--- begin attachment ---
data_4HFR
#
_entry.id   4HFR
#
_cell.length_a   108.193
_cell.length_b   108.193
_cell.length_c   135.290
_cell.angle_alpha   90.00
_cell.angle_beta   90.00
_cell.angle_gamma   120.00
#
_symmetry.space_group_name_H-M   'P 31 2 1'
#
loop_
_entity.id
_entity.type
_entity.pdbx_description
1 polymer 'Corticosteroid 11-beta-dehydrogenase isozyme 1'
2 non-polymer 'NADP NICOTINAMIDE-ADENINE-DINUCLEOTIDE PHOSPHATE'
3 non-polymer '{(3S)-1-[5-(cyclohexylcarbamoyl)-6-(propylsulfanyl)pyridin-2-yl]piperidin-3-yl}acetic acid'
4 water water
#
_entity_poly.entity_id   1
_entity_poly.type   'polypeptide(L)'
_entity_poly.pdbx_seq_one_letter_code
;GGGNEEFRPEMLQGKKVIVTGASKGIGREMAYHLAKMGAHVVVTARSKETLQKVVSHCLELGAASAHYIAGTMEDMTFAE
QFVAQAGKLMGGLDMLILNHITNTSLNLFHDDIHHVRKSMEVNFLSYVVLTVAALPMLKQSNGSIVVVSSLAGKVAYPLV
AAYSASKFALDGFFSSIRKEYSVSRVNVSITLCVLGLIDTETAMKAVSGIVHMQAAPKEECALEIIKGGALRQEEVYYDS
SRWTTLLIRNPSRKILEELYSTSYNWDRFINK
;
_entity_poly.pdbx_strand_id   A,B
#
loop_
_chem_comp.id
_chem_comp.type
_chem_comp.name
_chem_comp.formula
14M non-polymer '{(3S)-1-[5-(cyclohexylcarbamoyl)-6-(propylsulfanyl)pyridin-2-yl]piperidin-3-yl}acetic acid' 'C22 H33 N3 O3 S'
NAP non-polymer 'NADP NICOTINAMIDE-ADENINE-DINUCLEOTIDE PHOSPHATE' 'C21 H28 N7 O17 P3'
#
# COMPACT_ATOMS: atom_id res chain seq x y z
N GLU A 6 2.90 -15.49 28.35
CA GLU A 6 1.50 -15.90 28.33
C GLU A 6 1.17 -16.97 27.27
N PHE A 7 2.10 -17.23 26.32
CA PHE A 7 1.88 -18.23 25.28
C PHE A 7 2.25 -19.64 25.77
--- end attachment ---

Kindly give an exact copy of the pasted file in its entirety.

data_4HFR
#
_entry.id   4HFR
#
_cell.length_a   108.193
_cell.length_b   108.193
_cell.length_c   135.290
_cell.angle_alpha   90.00
_cell.angle_beta   90.00
_cell.angle_gamma   120.00
#
_symmetry.space_group_name_H-M   'P 31 2 1'
#
loop_
_entity.id
_entity.type
_entity.pdbx_description
1 polymer 'Corticosteroid 11-beta-dehydrogenase isozyme 1'
2 non-polymer 'NADP NICOTINAMIDE-ADENINE-DINUCLEOTIDE PHOSPHATE'
3 non-polymer '{(3S)-1-[5-(cyclohexylcarbamoyl)-6-(propylsulfanyl)pyridin-2-yl]piperidin-3-yl}acetic acid'
4 water water
#
_entity_poly.entity_id   1
_entity_poly.type   'polypeptide(L)'
_entity_poly.pdbx_seq_one_letter_code
;GGGNEEFRPEMLQGKKVIVTGASKGIGREMAYHLAKMGAHVVVTARSKETLQKVVSHCLELGAASAHYIAGTMEDMTFAE
QFVAQAGKLMGGLDMLILNHITNTSLNLFHDDIHHVRKSMEVNFLSYVVLTVAALPMLKQSNGSIVVVSSLAGKVAYPLV
AAYSASKFALDGFFSSIRKEYSVSRVNVSITLCVLGLIDTETAMKAVSGIVHMQAAPKEECALEIIKGGALRQEEVYYDS
SRWTTLLIRNPSRKILEELYSTSYNWDRFINK
;
_entity_poly.pdbx_strand_id   A,B
#
loop_
_chem_comp.id
_chem_comp.type
_chem_comp.name
_chem_comp.formula
14M non-polymer '{(3S)-1-[5-(cyclohexylcarbamoyl)-6-(propylsulfanyl)pyridin-2-yl]piperidin-3-yl}acetic acid' 'C22 H33 N3 O3 S'
NAP non-polymer 'NADP NICOTINAMIDE-ADENINE-DINUCLEOTIDE PHOSPHATE' 'C21 H28 N7 O17 P3'
#
# COMPACT_ATOMS: atom_id res chain seq x y z
N GLU A 6 2.90 -15.49 28.35
CA GLU A 6 1.50 -15.90 28.33
C GLU A 6 1.17 -16.97 27.27
N PHE A 7 2.10 -17.23 26.32
CA PHE A 7 1.88 -18.23 25.28
C PHE A 7 2.25 -19.64 25.77